Frankenstein by Mary Shelley

I remain in awe how several readings of the same text can yield different thoughts.  In my most recent reading of Frankenstein, my musings ran more to the author and how she may have felt during the creation, editing, and publication of this piece.  I thought of how I, who admits to being hardware challenged, sometimes tackle household tasks I’m tired of asking my husband to perform.  After I’m done, he inevitably goes and does the whole thing over again–though he didn’t have the time or inclination to do it in the first place–without even seeing if it was okay or not.  I’ve stopped questioning him about why he does it because all I ever get is a pat on the head and a patronizing stare.  Because you couldn’t have done it correctly on your own.

Although Mary Shelley is by far a better writer than I am handy-woman, I wonder if she got that same stare and pat as Mr. Shelley “greatly improved” her story.  I’ve never read the Norton critical edition of the text, and after discovering (through an essay by Anne Mellor at the back of the book) that Mr. Shelley mostly made style edits to his wife’s original manuscript, the burning question surfaced: What was wrong with the way she wrote it in the first place?

It seems that Shelley’s “colloquial” phrases, as Mellor terms them, would have been easier to read and definitely less cumbersome to get through than Mr. Shelley’s additions of mouthfuls.  Perhaps Shelley was just a writer who was born too early, as her sparse wording is in the style we are usually taught to emulate in modern times.  Purple prose is out–getting to the point is in.  Shelley’s original cliffhanger ending would definitely have lent itself to a sequel, which productive modern writers might want to have a shot at these days.

Was Shelley tired of having to explain how she came up with such a gruesome idea that was much unlike anything in print up to that point?  Maybe she felt she’d already revealed too much of her inner self  and innate talent (even more than her husband was privy to) in the expansion of that idea into an entire novel, and in order to get back into the position of “student” rather than skate forward to “teacher”, she acquiesced to Mr. Shelley’s experience and position as her husband.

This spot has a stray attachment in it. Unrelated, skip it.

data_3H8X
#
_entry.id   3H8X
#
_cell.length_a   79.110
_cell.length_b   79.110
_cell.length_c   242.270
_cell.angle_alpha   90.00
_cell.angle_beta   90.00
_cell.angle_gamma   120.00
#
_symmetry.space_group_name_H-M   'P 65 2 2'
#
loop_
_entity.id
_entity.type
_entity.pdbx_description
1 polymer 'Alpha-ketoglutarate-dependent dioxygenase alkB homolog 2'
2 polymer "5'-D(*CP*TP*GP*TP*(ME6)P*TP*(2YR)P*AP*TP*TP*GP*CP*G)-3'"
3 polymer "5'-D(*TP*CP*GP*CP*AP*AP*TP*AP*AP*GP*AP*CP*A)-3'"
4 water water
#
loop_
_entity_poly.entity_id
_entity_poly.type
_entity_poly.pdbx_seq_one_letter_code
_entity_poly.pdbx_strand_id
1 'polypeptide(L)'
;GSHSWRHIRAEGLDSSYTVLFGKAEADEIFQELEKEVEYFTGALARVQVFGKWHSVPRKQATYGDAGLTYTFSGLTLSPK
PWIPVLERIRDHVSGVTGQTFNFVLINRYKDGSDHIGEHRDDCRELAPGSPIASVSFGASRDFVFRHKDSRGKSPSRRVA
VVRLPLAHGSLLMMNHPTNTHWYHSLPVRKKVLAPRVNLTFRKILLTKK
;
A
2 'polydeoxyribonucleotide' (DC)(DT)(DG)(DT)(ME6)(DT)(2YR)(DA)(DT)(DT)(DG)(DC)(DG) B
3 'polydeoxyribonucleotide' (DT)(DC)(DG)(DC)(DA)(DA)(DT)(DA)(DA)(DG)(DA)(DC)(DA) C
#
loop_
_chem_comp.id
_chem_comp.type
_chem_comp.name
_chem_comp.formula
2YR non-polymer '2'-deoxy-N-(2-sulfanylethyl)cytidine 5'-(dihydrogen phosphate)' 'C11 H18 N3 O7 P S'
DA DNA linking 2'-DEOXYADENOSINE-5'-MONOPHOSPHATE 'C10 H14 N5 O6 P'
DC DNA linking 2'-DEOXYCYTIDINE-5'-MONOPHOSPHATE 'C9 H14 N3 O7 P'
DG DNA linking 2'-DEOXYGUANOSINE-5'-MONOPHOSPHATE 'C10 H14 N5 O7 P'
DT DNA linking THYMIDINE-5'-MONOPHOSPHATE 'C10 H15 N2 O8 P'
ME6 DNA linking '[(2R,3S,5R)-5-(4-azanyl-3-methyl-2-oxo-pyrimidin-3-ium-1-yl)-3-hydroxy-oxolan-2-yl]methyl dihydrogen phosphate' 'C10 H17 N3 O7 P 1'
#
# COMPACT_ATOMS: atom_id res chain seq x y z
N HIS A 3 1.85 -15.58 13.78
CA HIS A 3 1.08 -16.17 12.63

So I completely understand why she went along with the Mr., because it’s probably the same reason I go along with mine:  when the picture he rehangs behind me falls and breaks, we both know I really did it right the first time.


About rjjoseph

I am a Texas based writer who must produce words to exorcise the voices that will never quiet until I give them their due.
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1 Response to Frankenstein by Mary Shelley

  1. Mike Arnzen says:

    An awesome response (ironically, my wife sometimes does this same thing to me, when it comes to some mechanical repairs and with housework! I’m useless, though, naturally.) I love how you integrate Mellor’s essay into this and in the board posts you made recently… well done. The different versions of this book are an excellent study; Mr. Shelley was a fairly well-known poet, so it should come as know surprise that he arrogantly rewrote his wife’s work — he probably did an okay job, meant well, and surely loved her, but this is ultimately a paternalistic kind of censorship of her voice (as you nicely argue above). Publishing was a lot different then.

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